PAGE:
The Laboratory Journal

The Laboratory Journal
All lab reporting must be done directly in the
lab journal as the lab is being conducted.
Prepare as much as possible prior to the actual lab
day (such as title, problem or purpose, materials
needed, and background information)---just to give
you more time to work with the equipment.
October 12, 2007
Jamie Smith
Partners: Roy Rogers
Dale Evans
In the uppper corner of the frist page
In the upper corner of the first page of each lab,
write your name, the date, and names of lab
partner(s). You may use the front and back of each
page. Do not tear any pages out of the book or use
it for anything besides lab work. If you want to
delete something, simply cross it out.
Give your lab a title. (Creativity is
appreciated, but a subtitle should be more
descriptive of the procedure.)
Example: “Shooting Hoops”
(Projectile Motion to a Raised Target)
State the problem or purpose of the lab.
Purpose: To determine the air drag coefficient
for a falling coffee filter.
Yikes, don’t they
make smaller
List the materials needed and provide a brief
description or diagram of the set-up.
A labeled diagram is the quickest and easiest way to do this.
Provide a background with necessary
equations, derivations of equations, safety
comments, notes about procedure that will
reduce error….anything that is important is
preparing, setting up, and processing data.
Let’s not forget
to close the door
to prevent drafts
when we use the
air track.
Guess I’ll
put that in
Gather data in a data table. Label the headings
with units. Construct graphs whenever
feasible,making them half-page or full-page so that
values can be determined with accuracy. Also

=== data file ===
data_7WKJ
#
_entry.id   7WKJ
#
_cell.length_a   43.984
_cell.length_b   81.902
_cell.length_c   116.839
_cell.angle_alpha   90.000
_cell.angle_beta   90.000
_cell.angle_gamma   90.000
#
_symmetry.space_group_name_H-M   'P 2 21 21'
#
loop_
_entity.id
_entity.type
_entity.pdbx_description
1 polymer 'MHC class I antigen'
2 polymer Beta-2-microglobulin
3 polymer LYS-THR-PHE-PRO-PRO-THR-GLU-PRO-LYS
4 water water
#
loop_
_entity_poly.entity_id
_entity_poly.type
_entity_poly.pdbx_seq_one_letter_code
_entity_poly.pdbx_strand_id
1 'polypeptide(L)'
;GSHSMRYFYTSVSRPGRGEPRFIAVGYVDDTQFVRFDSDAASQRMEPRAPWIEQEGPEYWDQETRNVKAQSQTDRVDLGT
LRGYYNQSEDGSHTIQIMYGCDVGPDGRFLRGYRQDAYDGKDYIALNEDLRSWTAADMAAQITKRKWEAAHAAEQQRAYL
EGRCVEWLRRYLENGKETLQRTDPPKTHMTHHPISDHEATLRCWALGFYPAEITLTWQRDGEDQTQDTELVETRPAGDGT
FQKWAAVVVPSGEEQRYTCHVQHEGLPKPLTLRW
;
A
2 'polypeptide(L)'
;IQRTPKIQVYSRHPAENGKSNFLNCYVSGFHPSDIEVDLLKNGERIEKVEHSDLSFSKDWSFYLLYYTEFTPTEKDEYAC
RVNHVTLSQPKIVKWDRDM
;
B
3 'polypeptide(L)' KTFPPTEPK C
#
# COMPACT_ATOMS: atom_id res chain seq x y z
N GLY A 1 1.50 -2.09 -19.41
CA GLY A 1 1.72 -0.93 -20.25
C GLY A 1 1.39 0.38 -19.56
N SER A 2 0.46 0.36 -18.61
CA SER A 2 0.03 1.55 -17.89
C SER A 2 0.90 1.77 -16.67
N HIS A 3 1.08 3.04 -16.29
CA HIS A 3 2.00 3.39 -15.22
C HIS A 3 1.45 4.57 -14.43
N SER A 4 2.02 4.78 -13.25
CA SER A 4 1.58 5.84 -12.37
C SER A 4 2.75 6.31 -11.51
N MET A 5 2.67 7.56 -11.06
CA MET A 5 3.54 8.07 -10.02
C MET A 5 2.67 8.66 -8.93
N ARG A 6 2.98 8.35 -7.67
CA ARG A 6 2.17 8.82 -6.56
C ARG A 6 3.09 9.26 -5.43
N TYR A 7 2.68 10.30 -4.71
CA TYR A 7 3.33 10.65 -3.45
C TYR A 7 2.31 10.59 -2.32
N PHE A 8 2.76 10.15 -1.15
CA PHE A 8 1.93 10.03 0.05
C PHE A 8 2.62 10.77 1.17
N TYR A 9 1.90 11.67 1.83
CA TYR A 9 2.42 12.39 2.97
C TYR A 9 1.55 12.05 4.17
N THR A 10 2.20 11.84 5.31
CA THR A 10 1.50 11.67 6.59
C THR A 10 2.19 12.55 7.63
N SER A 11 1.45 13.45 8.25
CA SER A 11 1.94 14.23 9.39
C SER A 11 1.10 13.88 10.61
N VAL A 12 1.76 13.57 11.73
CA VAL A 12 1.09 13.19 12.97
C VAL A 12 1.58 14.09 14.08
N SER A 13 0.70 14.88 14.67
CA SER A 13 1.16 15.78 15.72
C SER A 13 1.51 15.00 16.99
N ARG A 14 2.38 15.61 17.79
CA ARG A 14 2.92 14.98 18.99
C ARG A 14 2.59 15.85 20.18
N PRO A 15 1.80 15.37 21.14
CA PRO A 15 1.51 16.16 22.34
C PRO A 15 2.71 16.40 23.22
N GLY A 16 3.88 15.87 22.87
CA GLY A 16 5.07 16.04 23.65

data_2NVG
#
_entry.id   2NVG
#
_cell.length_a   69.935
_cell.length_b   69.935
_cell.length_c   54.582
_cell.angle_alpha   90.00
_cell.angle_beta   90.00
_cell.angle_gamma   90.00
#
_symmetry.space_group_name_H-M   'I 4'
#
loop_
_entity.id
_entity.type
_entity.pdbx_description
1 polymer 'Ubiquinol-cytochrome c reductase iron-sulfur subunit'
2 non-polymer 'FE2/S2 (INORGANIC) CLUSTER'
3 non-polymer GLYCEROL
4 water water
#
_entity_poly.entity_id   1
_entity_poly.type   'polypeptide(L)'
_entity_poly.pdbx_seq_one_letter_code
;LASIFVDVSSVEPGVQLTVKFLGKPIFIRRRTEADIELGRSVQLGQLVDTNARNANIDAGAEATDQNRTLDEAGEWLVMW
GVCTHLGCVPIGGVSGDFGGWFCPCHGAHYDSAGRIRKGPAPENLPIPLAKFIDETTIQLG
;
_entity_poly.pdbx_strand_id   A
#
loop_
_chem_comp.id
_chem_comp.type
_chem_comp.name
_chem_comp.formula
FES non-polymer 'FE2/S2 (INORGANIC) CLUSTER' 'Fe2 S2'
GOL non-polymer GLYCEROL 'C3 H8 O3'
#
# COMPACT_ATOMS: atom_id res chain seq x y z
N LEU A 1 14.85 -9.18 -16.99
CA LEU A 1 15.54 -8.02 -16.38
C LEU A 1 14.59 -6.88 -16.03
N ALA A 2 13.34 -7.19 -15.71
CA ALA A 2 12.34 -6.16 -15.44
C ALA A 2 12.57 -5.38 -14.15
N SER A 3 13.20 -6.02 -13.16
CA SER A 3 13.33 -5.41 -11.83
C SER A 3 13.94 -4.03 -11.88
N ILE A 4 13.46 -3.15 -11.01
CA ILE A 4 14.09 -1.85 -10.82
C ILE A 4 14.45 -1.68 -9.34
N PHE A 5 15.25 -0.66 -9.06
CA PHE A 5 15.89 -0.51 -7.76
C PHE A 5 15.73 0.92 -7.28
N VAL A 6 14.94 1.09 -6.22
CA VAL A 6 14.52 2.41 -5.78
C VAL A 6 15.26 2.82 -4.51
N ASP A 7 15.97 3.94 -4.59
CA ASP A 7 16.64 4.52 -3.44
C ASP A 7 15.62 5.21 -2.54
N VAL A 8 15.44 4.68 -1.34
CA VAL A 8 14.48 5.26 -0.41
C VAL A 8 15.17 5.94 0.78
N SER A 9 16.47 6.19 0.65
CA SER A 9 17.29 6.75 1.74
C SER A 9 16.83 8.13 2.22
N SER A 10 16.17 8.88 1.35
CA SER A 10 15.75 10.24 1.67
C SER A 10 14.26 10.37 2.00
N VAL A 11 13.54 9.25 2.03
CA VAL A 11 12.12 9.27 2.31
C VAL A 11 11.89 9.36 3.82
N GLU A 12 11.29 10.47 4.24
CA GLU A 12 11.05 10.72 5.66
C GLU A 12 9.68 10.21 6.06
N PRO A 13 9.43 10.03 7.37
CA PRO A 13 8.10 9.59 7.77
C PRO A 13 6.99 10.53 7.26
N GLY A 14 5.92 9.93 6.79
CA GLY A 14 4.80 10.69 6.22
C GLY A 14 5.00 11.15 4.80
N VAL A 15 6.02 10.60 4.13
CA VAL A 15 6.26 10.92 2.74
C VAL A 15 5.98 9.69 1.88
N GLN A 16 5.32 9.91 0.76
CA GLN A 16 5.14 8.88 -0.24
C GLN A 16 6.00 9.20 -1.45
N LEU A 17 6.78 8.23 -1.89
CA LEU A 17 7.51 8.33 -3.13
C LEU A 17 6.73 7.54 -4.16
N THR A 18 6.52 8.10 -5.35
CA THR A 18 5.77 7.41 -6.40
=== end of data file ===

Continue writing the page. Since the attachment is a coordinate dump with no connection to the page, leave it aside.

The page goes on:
include any other observations that may be
important in developing the analysis later.
Time, t (s)
Trial 1
Trial 2
Trial 3
Distance, d (m)
A group may work together to produce and print graphs.
However, only those who are actually there as the graph is
being created may receive a printout. Additionally, a
“header” must be printed with the graph(s) listing the date
and students who received a copy.
The analysis is an extremely important part of your lab
journal report. This is where you display your
understanding of the experiment. Even though the other
parts of the lab report may be similar—practically
identical—to the others in your group, you must write
your analysis alone. It should be your own, unique work,
applying the same plagiarism rules you might use on an
English or history paper.
I think she’s
about this!
Essential features of a good analysis:
•Complete sentences in paragraph form.
•No question/answer format. Answer the
recommended questions in your paragraphs…as
if they are part of your thinking.
•Calculate percent error whenever possible.
•Use your graph(s) to write comments, such as
meaning of slope, etc.
•Include summary of what you learned from the
lab and what might have been improved with a
better method or approach.
Analysis: The largest
source of error in this lab
was human error. My lab
partner might have
measured wrong.
(Let’s hope this one is yours.)
Mrs. W.